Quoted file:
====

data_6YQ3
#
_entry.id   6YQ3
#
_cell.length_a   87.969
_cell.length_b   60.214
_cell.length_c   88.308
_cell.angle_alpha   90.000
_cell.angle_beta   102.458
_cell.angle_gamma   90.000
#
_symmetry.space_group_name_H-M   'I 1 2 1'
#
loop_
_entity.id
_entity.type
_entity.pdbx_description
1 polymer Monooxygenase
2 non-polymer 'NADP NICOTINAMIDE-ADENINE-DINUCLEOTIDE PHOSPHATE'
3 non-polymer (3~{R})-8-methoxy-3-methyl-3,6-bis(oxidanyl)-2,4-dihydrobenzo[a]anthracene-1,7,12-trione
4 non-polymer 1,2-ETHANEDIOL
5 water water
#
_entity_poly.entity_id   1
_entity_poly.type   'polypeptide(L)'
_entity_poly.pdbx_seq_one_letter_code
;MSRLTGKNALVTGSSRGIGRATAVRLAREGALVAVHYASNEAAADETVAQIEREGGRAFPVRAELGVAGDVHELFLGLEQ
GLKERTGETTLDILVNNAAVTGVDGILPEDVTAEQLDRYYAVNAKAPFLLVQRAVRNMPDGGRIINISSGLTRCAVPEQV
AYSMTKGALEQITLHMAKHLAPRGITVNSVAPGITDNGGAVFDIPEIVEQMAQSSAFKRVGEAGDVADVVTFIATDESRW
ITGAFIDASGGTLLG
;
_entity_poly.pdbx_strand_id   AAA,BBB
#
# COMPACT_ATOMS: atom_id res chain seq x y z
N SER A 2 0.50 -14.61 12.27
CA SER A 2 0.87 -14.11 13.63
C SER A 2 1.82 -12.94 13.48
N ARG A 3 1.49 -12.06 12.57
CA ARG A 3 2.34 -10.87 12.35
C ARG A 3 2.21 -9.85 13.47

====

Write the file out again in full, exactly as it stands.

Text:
data_6YQ3
#
_entry.id   6YQ3
#
_cell.length_a   87.969
_cell.length_b   60.214
_cell.length_c   88.308
_cell.angle_alpha   90.000
_cell.angle_beta   102.458
_cell.angle_gamma   90.000
#
_symmetry.space_group_name_H-M   'I 1 2 1'
#
loop_
_entity.id
_entity.type
_entity.pdbx_description
1 polymer Monooxygenase
2 non-polymer 'NADP NICOTINAMIDE-ADENINE-DINUCLEOTIDE PHOSPHATE'
3 non-polymer (3~{R})-8-methoxy-3-methyl-3,6-bis(oxidanyl)-2,4-dihydrobenzo[a]anthracene-1,7,12-trione
4 non-polymer 1,2-ETHANEDIOL
5 water water
#
_entity_poly.entity_id   1
_entity_poly.type   'polypeptide(L)'
_entity_poly.pdbx_seq_one_letter_code
;MSRLTGKNALVTGSSRGIGRATAVRLAREGALVAVHYASNEAAADETVAQIEREGGRAFPVRAELGVAGDVHELFLGLEQ
GLKERTGETTLDILVNNAAVTGVDGILPEDVTAEQLDRYYAVNAKAPFLLVQRAVRNMPDGGRIINISSGLTRCAVPEQV
AYSMTKGALEQITLHMAKHLAPRGITVNSVAPGITDNGGAVFDIPEIVEQMAQSSAFKRVGEAGDVADVVTFIATDESRW
ITGAFIDASGGTLLG
;
_entity_poly.pdbx_strand_id   AAA,BBB
#
# COMPACT_ATOMS: atom_id res chain seq x y z
N SER A 2 0.50 -14.61 12.27
CA SER A 2 0.87 -14.11 13.63
C SER A 2 1.82 -12.94 13.48
N ARG A 3 1.49 -12.06 12.57
CA ARG A 3 2.34 -10.87 12.35
C ARG A 3 2.21 -9.85 13.47